Blisters: The Cause & Treatment

A Blister can be defined as tender, swollen, sacs of the skin of different dimensions that are full of fluid or blood. These blisters are caused due to constant rubbing or irritation. If the rubbing or friction continues unchecked, it may affect the small blood vessels which cause what is called ‘blood blister’

They are typically caused by:

  • excessive rubbing (friction)
  • burning
  • freezing
  • chemical exposure
  • medication
  • or infection

Generally, blisters are filled with a clear fluid, either serum or plasma. Sometimes, they can be filled with blood (known as “blood blisters”) or with pus if infected, as seen with the picture below:

To heal properly, a blister should not be popped unless it is deemed medically necessary. Once popped, the excess skin should not be removed because the skin underneath needs that top layer to heal properly. This can be seen in the below picture. Apply a clean sterile dressing that can cover the affected area adequately.

Causes of Blisters

blister could form when the skin has been damaged by rubbing, heat, cold, or chemical exposure. Fluid collects between the upper layer of the skin and the layers below. This fluid cushions the tissue underneath, protecting it from further damage and allowing it to heal.

1. Friction or rubbing

Intense rubbing can cause a blister and friction blisters are by far the most common. A blister may develop after walking long distances or from wearing ill-fitting shoes. Blisters typically develop on the hands and feet and more easily on moist skin than on dry. Calluses (thick skin) tend to develop when there is rubbing over long periods of time and generally over bony areas. In certain people who have reduced nerve sensations or blood flow to an area, blisters and calluses can cause ulcerations and infection if they are not monitored closely.

2. Extreme temperature

A blister caused by burning.

First and second degree burns may result in blistered skin; however, it is characteristic of second degree burns to blister immediately, whereas first degree burns can have blisters after a couple of days. Severe sunburn can also cause similar effects.

Blisters can also form on the hands and feet as a result of tissue damage incurred by frostbite.

3. Chemical exposure

Sometimes, the skin will blister when it comes into contact with a certain chemical or certain plant species (poison ivy, poison oak, poison sumac) and the term for this is contact dermatitis. An allergic reaction to an insect bite or sting could also result in the formation of a blister.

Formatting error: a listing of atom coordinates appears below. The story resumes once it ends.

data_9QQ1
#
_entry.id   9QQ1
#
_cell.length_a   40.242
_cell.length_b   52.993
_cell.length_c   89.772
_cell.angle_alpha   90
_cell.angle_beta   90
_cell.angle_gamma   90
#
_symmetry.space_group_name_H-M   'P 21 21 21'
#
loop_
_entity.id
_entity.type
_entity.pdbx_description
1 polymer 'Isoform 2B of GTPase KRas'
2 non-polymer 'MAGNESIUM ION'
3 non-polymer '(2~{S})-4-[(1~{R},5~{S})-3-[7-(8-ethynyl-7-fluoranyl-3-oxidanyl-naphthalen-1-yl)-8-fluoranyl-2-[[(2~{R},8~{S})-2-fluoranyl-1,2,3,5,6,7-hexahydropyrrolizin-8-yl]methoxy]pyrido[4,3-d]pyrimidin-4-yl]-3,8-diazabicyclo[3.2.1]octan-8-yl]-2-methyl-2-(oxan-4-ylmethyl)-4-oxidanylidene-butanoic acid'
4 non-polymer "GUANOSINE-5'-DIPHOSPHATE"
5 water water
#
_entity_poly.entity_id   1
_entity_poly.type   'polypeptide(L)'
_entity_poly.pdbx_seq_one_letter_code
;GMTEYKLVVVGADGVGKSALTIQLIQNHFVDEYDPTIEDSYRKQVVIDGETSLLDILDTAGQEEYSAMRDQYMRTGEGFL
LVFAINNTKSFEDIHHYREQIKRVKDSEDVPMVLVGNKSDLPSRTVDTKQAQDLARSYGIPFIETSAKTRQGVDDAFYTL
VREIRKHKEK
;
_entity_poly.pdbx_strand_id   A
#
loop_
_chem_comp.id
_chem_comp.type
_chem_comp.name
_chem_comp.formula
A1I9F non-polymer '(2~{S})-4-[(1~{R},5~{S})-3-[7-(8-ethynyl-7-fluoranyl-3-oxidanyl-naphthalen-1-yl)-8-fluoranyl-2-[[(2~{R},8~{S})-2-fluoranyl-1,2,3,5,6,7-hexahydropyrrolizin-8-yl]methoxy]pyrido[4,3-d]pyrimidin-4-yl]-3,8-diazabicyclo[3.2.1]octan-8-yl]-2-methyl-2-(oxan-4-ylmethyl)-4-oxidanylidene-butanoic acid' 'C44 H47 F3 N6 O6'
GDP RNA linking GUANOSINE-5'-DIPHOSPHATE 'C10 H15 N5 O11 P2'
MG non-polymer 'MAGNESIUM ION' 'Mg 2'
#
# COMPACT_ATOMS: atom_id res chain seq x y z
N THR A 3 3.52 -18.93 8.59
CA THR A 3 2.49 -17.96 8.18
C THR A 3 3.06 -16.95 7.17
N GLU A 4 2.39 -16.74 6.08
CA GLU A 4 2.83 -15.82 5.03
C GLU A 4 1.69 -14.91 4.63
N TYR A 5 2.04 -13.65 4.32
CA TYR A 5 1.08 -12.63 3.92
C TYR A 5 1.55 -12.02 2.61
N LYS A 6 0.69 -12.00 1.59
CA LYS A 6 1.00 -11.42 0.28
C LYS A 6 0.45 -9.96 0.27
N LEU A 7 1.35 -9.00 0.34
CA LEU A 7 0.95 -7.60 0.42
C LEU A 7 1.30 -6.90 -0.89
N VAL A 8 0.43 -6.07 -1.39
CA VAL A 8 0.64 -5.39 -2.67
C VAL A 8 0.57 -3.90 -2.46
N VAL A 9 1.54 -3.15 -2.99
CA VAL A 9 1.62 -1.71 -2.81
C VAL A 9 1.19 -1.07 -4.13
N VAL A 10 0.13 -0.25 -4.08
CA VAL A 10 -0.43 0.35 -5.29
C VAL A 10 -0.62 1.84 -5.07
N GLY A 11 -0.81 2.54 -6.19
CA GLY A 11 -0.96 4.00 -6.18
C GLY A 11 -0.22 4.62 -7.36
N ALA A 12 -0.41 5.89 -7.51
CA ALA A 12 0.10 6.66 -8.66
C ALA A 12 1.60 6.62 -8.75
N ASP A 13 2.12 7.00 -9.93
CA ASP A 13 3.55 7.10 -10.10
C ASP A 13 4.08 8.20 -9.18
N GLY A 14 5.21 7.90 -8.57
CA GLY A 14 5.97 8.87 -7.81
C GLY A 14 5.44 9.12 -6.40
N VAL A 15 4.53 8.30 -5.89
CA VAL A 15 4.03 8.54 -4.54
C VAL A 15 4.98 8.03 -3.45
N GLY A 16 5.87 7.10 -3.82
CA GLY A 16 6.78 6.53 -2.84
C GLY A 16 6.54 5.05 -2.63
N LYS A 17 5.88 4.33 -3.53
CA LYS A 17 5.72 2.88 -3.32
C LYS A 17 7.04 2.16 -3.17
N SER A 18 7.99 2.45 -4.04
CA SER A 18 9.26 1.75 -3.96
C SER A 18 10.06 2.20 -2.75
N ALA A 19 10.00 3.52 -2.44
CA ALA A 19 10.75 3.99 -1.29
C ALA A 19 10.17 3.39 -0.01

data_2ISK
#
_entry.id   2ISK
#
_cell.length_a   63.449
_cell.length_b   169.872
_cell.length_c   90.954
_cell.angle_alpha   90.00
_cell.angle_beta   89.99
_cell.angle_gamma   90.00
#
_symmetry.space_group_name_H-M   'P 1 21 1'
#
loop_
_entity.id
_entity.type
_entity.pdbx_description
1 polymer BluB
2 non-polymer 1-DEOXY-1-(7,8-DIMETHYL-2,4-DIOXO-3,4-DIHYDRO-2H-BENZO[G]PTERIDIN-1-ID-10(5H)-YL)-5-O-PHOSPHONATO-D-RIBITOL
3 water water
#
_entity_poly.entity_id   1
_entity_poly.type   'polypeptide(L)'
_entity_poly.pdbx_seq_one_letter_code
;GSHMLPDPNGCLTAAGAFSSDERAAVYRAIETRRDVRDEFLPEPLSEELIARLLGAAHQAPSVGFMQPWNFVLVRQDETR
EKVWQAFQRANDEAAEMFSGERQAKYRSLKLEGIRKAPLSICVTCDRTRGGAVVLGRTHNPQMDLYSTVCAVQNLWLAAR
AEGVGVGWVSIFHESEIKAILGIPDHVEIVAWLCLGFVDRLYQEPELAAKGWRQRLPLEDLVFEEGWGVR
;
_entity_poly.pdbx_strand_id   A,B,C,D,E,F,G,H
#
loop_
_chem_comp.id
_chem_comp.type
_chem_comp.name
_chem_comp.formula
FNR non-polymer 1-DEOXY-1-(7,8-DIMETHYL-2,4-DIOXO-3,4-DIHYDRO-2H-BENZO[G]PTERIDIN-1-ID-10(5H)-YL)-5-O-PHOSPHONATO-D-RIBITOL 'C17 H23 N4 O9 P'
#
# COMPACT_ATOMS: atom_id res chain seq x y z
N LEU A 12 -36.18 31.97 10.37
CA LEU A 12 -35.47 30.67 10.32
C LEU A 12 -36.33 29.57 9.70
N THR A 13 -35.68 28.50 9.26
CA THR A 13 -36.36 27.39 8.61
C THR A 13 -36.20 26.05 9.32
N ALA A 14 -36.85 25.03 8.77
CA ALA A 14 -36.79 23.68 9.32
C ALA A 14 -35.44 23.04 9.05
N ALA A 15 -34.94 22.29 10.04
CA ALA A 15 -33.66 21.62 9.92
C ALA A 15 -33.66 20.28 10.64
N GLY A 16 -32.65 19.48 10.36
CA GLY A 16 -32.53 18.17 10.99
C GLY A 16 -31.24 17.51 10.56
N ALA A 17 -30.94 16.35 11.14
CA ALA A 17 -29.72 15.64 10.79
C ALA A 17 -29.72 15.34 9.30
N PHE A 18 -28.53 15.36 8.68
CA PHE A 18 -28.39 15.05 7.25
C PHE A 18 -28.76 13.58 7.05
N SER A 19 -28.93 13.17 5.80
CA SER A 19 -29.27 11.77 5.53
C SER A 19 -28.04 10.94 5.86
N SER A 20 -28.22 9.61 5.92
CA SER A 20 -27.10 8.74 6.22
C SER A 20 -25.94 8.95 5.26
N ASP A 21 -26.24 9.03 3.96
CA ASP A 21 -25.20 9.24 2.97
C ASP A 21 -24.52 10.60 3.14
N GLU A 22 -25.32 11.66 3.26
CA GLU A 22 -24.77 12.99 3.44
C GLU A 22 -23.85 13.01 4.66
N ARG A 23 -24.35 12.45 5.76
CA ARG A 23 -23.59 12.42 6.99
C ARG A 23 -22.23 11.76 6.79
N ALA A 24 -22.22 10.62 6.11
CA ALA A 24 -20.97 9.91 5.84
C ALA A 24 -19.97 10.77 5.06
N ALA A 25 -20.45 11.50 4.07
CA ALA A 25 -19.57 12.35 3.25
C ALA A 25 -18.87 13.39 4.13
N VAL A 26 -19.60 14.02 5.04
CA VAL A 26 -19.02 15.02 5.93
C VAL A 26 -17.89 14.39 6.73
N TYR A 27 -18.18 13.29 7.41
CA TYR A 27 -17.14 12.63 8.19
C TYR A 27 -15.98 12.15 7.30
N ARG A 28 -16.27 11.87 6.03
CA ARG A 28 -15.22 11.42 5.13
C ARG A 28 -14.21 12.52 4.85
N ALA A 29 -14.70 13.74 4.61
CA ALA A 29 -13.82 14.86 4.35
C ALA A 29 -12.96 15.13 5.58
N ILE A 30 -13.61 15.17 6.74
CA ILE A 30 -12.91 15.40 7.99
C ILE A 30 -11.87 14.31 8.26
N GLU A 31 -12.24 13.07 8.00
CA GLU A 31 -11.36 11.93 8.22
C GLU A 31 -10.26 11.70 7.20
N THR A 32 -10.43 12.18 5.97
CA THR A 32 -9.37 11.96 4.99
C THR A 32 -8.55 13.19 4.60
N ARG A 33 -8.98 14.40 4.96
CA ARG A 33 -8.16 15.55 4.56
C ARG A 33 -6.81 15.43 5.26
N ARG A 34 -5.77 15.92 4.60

4. Crushing/pinching

A blood blister usually forms when a minute blood vessel close to the surface of the skin ruptures (breaks), and blood leaks into a tear between the layers of skin. This can happen if the skin is crushed, pinched or aggressively squeezed.

Sometimes the tips of toes can form pinch blisters which eventually harden and form hard skin.

5. Medical conditions

There are also a variety of medical conditions that cause blisters such as:
• chickenpox
• herpes
• impetigo
• form of eczema called dyshidrosis.

Some anti-cancer medications can have the side effect of causing painful blistering.

Blisters Treatment

Here are 6 ways to prevent blisters

Treatment is supposed to prevent issues from forming. If you keep on having to apply pads/ Bandaids to your feet then there is an issue present that needs to be addressed, not covered up.

The main treatment of any blister is to figure out the underlying cause. The problem with blisters is that they are sore and get worse quickly, especially if you have conditions where you can’t feel or heal right.

You need to monitor blisters to make sure that they do not get worse. Most Doctors will check out any blister to make sure that it is OK and point you in the right direction to prevent them from coming back. Below are a good overview of prevention techniques.

We know that the vast majority of foot blisters come from the rubbing of footwear.

wearing comfortable well-fitting shoes. Your shoes shouldn’t wear into your feet, they should fit well the first time. if they rub something is wrong and probably you have the wrong fit, the wrong shoe for the job you are doing, or no lace.
not wearing brand new shoes straight away. Shoes should be worn gently into what you are going to do. If you have orthotics, they have to be gently worn in and checked against your new shoes as they tend to make the shoe smaller. You should also wear around the home your new shoes and whatever you are going to wear with them- socks and orthotics. If no pain, check your feet after an hour to see if any rubbing or redness is present- indicators of problems with those shoes.

clean socks or wear sports socks that are designed to keep moisture away from the skin. Wicking technology is now available in socks to remove sweat from an area. Socks also reduce the shear force that causes rubs
keeping your feet dry and clean. If they are wet/ damp then that increases the chance of a rub. The army tested certain products and found antiperspirant sprays and power helpful in reducing damp conditions and reducing the incidence of blisters

use of rubbing alcohol to rid any areas of sweat/moisture. This is intended for quick measure treatment and works surprisingly well if you have dampness in between your toes

use padding on areas prone to rubbing. Now, this type of padding is only a temporary measure because you don’t want things stuck to your feet for a long period of time on a regular basis. A thin padding material works best and is sometimes called Molefoam which can be bought at most pharmacies. But remember that rubbing is telling you that there is a problem. remove the problem and the rubbing and blisters will reduce.

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